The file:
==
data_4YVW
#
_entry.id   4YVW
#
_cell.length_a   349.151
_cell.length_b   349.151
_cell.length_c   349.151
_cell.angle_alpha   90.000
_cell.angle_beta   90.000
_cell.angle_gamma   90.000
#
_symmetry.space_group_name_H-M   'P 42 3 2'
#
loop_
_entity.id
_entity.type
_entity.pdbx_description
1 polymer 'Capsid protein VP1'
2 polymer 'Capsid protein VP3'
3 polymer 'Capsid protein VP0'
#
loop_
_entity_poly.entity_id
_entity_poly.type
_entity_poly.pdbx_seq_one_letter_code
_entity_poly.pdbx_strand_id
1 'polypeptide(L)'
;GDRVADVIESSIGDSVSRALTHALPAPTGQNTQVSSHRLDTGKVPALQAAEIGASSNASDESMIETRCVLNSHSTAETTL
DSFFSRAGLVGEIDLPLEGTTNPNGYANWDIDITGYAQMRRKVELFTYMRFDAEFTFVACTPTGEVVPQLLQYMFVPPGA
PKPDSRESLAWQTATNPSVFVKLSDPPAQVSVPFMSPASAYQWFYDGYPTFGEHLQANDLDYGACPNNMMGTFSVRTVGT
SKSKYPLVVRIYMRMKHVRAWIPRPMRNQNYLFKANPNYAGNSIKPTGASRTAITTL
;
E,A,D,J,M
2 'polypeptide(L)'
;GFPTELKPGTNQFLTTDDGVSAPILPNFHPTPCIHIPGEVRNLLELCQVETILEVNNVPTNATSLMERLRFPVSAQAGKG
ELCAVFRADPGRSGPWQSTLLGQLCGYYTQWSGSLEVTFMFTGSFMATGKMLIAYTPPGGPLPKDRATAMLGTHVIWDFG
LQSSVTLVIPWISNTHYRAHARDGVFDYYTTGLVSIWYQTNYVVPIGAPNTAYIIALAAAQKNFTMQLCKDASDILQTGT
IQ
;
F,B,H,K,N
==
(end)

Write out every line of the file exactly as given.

data_4YVW
#
_entry.id   4YVW
#
_cell.length_a   349.151
_cell.length_b   349.151
_cell.length_c   349.151
_cell.angle_alpha   90.000
_cell.angle_beta   90.000
_cell.angle_gamma   90.000
#
_symmetry.space_group_name_H-M   'P 42 3 2'
#
loop_
_entity.id
_entity.type
_entity.pdbx_description
1 polymer 'Capsid protein VP1'
2 polymer 'Capsid protein VP3'
3 polymer 'Capsid protein VP0'
#
loop_
_entity_poly.entity_id
_entity_poly.type
_entity_poly.pdbx_seq_one_letter_code
_entity_poly.pdbx_strand_id
1 'polypeptide(L)'
;GDRVADVIESSIGDSVSRALTHALPAPTGQNTQVSSHRLDTGKVPALQAAEIGASSNASDESMIETRCVLNSHSTAETTL
DSFFSRAGLVGEIDLPLEGTTNPNGYANWDIDITGYAQMRRKVELFTYMRFDAEFTFVACTPTGEVVPQLLQYMFVPPGA
PKPDSRESLAWQTATNPSVFVKLSDPPAQVSVPFMSPASAYQWFYDGYPTFGEHLQANDLDYGACPNNMMGTFSVRTVGT
SKSKYPLVVRIYMRMKHVRAWIPRPMRNQNYLFKANPNYAGNSIKPTGASRTAITTL
;
E,A,D,J,M
2 'polypeptide(L)'
;GFPTELKPGTNQFLTTDDGVSAPILPNFHPTPCIHIPGEVRNLLELCQVETILEVNNVPTNATSLMERLRFPVSAQAGKG
ELCAVFRADPGRSGPWQSTLLGQLCGYYTQWSGSLEVTFMFTGSFMATGKMLIAYTPPGGPLPKDRATAMLGTHVIWDFG
LQSSVTLVIPWISNTHYRAHARDGVFDYYTTGLVSIWYQTNYVVPIGAPNTAYIIALAAAQKNFTMQLCKDASDILQTGT
IQ
;
F,B,H,K,N